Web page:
Scientists found that a mystery infection that killed nearly 25,000 piglets in China from 2016 to 2017 was caused by horseshoe bats. Public health experts warn that the same species of bats got humans infected with the fatal SARS virus 15 years ago.
The findings, which were published April 4 in the peer-reviewed journal Nature, are based on DNA tests. Study authors urge authorities to spot deadly viruses in animals that are known to be common carriers like bats before the pathogens infect other animals.
A research paper states that early identification of coronavirus in bats can help prevent future outbreaks in livestock, while protecting the economy and public health.
The latest study was able to identify the mysterious disease via genetic testing. Tens of thousands of piglets in the Guangdong Province experienced severe vomiting, diarrhea, and even died because of the virus.
The Mystery Infection Does Not Affect Humans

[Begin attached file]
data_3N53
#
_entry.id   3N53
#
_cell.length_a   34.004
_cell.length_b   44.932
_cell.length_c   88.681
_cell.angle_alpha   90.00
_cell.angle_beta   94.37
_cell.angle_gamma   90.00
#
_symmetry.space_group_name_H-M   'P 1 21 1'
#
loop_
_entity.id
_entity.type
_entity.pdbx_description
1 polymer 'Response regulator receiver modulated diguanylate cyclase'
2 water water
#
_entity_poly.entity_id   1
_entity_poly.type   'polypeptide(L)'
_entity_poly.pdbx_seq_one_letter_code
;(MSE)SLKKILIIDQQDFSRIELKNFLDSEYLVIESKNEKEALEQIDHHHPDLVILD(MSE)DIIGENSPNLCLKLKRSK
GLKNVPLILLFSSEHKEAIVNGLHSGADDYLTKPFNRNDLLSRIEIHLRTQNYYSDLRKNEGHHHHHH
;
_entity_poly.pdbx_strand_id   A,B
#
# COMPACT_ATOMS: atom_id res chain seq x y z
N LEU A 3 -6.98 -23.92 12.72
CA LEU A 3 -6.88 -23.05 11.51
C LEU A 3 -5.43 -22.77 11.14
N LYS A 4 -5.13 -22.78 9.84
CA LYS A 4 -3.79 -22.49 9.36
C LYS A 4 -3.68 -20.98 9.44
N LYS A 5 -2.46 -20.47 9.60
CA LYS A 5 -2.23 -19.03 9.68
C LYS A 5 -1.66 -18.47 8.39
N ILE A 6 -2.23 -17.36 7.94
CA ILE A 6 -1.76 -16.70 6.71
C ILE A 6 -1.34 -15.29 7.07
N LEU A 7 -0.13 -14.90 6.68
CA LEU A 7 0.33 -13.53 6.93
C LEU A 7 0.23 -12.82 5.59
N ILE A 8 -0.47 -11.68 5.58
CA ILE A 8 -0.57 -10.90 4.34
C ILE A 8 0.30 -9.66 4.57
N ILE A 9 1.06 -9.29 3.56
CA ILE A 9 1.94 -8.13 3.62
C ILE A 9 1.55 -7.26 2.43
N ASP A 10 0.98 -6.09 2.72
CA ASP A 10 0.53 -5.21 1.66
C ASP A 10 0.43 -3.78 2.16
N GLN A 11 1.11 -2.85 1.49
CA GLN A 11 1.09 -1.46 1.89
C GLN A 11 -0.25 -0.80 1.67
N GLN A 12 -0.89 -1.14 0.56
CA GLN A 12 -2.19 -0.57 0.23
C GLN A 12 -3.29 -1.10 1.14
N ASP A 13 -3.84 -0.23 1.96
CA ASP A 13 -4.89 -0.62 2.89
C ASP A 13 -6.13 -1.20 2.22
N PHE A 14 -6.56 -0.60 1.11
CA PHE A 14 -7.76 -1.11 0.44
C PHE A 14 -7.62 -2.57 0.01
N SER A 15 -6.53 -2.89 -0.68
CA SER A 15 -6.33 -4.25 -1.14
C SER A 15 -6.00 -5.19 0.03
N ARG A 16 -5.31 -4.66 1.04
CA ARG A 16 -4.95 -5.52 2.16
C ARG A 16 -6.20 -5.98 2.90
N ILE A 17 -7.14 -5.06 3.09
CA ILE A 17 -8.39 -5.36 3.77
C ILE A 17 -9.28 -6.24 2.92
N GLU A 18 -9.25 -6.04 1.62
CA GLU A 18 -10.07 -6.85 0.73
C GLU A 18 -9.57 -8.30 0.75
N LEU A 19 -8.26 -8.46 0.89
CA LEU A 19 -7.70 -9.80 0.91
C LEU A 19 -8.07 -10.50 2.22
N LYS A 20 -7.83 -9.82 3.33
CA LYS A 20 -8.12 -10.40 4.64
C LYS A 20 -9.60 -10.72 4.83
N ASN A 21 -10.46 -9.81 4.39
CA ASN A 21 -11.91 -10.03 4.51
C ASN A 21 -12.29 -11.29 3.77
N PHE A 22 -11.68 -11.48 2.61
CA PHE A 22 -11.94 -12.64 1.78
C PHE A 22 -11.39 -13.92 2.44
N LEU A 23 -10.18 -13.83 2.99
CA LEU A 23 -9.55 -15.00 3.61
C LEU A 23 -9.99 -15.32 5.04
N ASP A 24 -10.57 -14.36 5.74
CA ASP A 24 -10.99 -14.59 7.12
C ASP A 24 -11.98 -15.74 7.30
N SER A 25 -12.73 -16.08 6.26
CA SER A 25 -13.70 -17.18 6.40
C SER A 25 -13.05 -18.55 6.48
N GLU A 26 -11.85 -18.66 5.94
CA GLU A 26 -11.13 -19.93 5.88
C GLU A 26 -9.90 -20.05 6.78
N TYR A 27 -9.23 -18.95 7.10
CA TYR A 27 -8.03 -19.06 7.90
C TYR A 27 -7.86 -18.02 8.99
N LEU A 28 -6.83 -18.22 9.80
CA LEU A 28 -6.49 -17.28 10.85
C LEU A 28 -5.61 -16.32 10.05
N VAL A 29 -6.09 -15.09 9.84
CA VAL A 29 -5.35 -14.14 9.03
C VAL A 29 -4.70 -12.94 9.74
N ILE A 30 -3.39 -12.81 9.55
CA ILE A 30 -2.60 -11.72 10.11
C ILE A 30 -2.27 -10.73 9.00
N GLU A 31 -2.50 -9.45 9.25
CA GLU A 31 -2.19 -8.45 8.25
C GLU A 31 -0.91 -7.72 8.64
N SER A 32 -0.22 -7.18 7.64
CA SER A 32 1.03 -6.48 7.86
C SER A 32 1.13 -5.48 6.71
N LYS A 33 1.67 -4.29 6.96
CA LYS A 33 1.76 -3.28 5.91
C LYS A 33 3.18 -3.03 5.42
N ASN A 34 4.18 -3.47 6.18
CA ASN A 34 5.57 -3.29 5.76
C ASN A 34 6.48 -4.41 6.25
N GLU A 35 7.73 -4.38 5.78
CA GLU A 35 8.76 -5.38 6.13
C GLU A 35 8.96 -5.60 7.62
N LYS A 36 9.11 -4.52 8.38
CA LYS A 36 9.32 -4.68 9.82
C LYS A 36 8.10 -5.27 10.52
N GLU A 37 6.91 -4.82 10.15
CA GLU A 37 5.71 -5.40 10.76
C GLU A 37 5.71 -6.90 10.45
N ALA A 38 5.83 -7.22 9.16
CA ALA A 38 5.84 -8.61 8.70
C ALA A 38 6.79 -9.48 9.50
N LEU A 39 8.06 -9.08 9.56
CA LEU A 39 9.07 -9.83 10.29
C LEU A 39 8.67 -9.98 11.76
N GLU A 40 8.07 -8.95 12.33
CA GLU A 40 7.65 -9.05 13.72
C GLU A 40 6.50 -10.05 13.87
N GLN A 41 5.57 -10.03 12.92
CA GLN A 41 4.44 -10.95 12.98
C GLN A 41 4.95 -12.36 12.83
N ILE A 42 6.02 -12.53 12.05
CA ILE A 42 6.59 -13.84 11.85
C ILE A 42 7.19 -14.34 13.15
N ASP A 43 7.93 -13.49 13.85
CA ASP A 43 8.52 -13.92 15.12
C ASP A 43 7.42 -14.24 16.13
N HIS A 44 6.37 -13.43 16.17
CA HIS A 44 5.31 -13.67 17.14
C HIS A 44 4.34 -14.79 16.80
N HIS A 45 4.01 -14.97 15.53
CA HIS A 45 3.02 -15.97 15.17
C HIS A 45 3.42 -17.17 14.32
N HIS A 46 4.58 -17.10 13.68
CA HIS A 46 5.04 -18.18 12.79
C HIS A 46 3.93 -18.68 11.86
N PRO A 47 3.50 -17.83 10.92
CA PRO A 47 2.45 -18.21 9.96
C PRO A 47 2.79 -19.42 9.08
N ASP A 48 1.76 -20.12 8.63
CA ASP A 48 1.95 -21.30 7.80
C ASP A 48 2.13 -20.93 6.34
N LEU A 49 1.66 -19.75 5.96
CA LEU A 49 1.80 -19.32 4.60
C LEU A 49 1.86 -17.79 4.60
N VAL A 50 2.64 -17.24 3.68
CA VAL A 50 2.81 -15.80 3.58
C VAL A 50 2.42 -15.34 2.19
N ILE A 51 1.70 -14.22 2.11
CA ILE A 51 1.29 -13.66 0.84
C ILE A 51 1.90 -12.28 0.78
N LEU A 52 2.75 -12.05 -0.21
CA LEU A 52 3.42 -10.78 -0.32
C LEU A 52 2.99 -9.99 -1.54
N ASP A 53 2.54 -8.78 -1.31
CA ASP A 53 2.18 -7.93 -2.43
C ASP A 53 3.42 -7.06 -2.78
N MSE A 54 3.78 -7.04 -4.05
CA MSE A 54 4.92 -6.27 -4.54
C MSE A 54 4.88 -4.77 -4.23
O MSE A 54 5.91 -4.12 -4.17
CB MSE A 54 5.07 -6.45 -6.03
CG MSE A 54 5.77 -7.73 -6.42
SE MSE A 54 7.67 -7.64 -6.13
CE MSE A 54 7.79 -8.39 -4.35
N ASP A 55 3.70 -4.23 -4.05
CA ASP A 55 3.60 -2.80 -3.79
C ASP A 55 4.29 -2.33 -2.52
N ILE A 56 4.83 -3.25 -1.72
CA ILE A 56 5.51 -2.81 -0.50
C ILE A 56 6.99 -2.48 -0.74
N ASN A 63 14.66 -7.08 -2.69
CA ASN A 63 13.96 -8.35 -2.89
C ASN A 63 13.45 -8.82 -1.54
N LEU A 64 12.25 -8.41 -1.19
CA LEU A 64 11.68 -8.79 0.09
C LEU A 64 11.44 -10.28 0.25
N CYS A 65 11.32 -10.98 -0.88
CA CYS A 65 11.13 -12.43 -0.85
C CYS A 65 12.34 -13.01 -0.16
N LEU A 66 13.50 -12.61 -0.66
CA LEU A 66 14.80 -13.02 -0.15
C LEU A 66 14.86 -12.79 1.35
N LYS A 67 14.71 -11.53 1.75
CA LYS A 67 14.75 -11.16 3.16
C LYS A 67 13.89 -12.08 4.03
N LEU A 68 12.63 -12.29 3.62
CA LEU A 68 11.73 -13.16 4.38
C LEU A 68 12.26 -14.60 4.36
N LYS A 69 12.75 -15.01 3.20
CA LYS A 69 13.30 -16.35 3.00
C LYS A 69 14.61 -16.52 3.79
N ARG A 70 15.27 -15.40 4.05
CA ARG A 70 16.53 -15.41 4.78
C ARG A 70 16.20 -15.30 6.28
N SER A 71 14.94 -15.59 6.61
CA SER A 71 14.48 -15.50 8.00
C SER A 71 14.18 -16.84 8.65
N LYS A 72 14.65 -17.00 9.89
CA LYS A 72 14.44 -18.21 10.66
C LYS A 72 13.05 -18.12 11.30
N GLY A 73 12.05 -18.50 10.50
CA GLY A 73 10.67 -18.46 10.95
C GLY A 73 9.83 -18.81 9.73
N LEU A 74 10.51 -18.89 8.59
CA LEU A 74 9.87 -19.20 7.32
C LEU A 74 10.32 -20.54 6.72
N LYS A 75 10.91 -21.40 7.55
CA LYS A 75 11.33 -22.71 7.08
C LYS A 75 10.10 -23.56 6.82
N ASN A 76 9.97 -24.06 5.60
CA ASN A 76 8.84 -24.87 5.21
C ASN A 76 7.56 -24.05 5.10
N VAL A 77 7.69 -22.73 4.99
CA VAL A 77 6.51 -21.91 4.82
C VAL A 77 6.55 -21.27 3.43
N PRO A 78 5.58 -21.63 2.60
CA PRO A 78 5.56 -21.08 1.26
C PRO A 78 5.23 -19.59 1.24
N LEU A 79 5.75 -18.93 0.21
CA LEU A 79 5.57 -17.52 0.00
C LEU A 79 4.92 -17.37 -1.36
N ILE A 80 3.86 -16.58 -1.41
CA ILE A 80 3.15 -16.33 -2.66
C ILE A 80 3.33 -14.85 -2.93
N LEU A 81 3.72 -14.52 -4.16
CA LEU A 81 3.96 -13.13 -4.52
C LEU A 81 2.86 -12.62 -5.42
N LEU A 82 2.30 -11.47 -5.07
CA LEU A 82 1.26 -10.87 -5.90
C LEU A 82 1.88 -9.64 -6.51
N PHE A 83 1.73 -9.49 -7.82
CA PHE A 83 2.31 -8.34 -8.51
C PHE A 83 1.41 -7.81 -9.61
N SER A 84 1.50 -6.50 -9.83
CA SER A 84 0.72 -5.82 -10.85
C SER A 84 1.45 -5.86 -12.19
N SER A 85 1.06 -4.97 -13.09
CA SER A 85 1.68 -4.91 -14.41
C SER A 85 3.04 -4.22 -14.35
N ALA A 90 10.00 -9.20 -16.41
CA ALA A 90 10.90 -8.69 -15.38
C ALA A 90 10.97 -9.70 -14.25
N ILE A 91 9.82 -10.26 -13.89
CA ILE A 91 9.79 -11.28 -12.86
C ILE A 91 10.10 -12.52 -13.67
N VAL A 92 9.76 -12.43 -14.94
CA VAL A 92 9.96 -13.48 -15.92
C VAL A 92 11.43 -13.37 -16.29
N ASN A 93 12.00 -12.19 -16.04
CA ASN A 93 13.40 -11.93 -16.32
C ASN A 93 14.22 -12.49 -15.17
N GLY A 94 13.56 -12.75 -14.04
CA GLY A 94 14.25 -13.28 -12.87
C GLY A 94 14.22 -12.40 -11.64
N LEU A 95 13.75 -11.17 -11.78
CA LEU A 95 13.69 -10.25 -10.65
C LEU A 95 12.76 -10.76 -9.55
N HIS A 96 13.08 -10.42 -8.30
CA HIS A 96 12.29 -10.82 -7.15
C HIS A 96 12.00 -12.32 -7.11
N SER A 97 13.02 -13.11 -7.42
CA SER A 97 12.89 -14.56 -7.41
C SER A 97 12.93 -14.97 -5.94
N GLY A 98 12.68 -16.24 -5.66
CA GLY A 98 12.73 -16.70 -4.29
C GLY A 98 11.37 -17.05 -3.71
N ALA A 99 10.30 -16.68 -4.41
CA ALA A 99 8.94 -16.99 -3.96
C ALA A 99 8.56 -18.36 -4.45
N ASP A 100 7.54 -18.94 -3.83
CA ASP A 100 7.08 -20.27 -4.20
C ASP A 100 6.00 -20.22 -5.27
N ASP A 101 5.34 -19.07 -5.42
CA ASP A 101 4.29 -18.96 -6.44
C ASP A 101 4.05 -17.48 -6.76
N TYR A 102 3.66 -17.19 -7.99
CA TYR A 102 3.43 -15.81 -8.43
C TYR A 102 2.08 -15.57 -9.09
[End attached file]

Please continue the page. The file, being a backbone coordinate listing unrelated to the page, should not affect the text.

The study revealed a new strain of the coronavirus, which researchers called the Swine Acute Diarrhoea Syndrome (SADS). Fortunately, the disease doesn’t seem to affect humans.
Researchers traced back the virus to a colony of horseshow bats living in the area where the deadly virus behind the Severe Acute Respiratory Syndrome (SARS) emerged more than a decade ago.
Fifteen years ago, SARS killed nearly 800 people in China. It is worth noting that many infections that are carried by animals affect humans including SARS and Ebola. Senior researcher Zhengli Shi warned that the viral interspecies transmission is real, and livestock can be sickened by wildlife.
Shi also urged authorities to keep an eye on these deadly viruses in the bat “reservoirs”. She noted that killing all the bats that help the pathogens spread is not a solution.
Wildlife is important in ecosystems,
The researcher explained that humans are safe as long as they keep away from wildlife.
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